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How sentence processing sheds light on mixed language creation

Abstract : Auer (1999) and O'Shannessy (2012) suggest that codeswitching can become conventionalized, i.e., what is dubbed a "fused lect", and eventually give rise to a "mixed language". In this paper I propose that the study of sentence processing can shed light on this process. I discuss recent experimental data from a typologically rare form of mixing, variably termed "fused lect" (Adamou 2010) and "unevenly mixed language" (Adamou and Granqvist 2015), characterized by the conventionalized use of Turkish verbs together with Turkish morphology in a Romani environment. Specifically, Adamou and Shen (2019) conducted two on-line experiments, a picture choice task with sentence auditory stimuli (37 participants) and a word recognition task in sentence context (49 participants). Results from these experiments indicate that language switching costs depend on the degree of conventionalization and support usage-based approaches to language processing. I argue that these findings also lend support to the categorization of fused lects as an intermediate form between codeswitching and mixed languages.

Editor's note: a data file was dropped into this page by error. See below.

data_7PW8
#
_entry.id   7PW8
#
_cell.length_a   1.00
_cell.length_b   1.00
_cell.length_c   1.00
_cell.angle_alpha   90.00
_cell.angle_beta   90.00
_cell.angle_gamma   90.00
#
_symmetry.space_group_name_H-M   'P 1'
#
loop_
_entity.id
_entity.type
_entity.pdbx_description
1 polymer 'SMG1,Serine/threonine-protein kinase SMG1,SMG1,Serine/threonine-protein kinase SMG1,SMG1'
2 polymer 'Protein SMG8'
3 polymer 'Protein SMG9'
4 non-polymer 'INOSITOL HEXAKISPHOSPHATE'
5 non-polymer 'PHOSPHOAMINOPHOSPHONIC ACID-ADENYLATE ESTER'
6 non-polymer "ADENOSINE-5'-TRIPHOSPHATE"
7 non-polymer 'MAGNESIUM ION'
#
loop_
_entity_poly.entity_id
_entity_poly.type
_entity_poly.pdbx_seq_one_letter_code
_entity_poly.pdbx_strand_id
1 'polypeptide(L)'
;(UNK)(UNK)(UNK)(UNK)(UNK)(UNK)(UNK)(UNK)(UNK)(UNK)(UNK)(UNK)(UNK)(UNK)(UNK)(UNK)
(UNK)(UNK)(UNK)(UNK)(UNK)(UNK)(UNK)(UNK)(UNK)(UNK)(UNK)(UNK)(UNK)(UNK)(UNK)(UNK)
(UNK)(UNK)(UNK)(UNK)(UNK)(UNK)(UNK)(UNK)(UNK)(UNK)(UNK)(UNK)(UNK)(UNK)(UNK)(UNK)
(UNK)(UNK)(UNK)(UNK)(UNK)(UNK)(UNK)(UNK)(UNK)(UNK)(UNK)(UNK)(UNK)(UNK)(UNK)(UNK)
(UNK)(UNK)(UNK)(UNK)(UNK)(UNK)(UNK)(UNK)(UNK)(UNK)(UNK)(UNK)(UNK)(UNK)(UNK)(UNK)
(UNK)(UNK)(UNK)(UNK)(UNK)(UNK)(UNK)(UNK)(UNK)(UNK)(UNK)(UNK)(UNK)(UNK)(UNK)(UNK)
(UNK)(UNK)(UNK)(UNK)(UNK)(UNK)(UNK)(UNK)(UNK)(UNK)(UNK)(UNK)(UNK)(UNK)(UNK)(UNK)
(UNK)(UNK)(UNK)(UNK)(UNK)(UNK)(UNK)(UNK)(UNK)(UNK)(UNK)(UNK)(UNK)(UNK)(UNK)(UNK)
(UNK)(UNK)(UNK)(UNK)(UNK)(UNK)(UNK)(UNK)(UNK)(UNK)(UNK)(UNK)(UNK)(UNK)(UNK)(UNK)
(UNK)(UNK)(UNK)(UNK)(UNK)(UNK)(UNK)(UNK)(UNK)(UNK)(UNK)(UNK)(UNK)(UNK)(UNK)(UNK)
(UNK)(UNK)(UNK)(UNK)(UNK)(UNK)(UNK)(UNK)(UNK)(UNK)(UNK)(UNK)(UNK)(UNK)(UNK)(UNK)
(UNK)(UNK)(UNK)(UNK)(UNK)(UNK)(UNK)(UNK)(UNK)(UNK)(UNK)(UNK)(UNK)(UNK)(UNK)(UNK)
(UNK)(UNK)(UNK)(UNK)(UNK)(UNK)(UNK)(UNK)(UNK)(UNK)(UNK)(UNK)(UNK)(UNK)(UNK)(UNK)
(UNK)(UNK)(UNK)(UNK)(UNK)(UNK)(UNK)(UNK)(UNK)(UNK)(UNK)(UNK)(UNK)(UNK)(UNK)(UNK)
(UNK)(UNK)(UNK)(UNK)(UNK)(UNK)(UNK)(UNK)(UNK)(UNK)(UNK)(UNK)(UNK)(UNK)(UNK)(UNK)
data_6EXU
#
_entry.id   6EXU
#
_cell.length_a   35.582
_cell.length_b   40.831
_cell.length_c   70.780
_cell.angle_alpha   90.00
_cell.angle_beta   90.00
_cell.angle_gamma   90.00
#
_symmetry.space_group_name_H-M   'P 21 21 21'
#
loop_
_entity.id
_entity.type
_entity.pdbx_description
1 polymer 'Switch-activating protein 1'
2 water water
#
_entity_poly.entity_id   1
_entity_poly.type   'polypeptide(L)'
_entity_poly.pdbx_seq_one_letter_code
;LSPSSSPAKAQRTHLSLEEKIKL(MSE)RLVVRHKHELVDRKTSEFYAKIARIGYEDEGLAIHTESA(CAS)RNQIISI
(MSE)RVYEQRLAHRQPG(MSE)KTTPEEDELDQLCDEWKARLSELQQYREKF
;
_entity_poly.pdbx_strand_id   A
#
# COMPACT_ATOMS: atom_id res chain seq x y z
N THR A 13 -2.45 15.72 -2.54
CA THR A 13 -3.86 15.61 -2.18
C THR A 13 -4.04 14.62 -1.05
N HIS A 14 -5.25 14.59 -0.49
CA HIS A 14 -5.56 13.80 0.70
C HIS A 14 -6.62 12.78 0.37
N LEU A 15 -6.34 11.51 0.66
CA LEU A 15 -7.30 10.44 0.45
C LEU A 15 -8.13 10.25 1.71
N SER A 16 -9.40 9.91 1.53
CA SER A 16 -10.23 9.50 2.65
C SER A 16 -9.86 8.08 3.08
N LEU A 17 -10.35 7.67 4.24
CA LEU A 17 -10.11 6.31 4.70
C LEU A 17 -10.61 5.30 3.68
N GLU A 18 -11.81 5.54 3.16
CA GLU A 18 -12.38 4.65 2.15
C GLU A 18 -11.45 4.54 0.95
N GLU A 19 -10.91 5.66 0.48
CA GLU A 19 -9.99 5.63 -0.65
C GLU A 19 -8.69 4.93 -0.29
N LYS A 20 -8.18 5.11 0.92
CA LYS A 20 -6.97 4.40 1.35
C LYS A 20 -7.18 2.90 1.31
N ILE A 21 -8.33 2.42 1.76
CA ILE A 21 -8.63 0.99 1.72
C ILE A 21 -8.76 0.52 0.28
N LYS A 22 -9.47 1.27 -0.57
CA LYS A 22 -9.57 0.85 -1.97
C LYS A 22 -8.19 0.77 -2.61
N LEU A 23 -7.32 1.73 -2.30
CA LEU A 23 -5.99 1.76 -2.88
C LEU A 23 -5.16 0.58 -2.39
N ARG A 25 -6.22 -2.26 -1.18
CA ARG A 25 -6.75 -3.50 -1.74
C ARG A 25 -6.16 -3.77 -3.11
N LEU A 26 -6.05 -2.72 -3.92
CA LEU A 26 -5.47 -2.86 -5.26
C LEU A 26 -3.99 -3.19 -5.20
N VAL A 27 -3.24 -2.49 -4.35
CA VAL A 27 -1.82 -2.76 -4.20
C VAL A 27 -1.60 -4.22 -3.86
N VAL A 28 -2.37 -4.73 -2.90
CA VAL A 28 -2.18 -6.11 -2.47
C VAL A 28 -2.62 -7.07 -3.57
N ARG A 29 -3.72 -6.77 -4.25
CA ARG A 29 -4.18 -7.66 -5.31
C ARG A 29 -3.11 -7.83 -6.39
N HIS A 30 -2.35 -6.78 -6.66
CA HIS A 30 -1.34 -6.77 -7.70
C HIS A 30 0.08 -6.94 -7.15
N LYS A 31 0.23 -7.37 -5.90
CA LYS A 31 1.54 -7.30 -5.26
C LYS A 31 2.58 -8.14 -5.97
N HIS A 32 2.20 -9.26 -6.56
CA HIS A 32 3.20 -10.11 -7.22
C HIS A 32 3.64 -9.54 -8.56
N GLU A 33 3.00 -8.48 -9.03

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Evangelia Adamou. How sentence processing sheds light on mixed language creation. Eeva Sippola; Maria Mazzoli. New Perspectives on Mixed Languages. From Core to Fringe, De Gruyter, inPress, 978-1-5015-1125-7. ⟨halshs-02442565⟩



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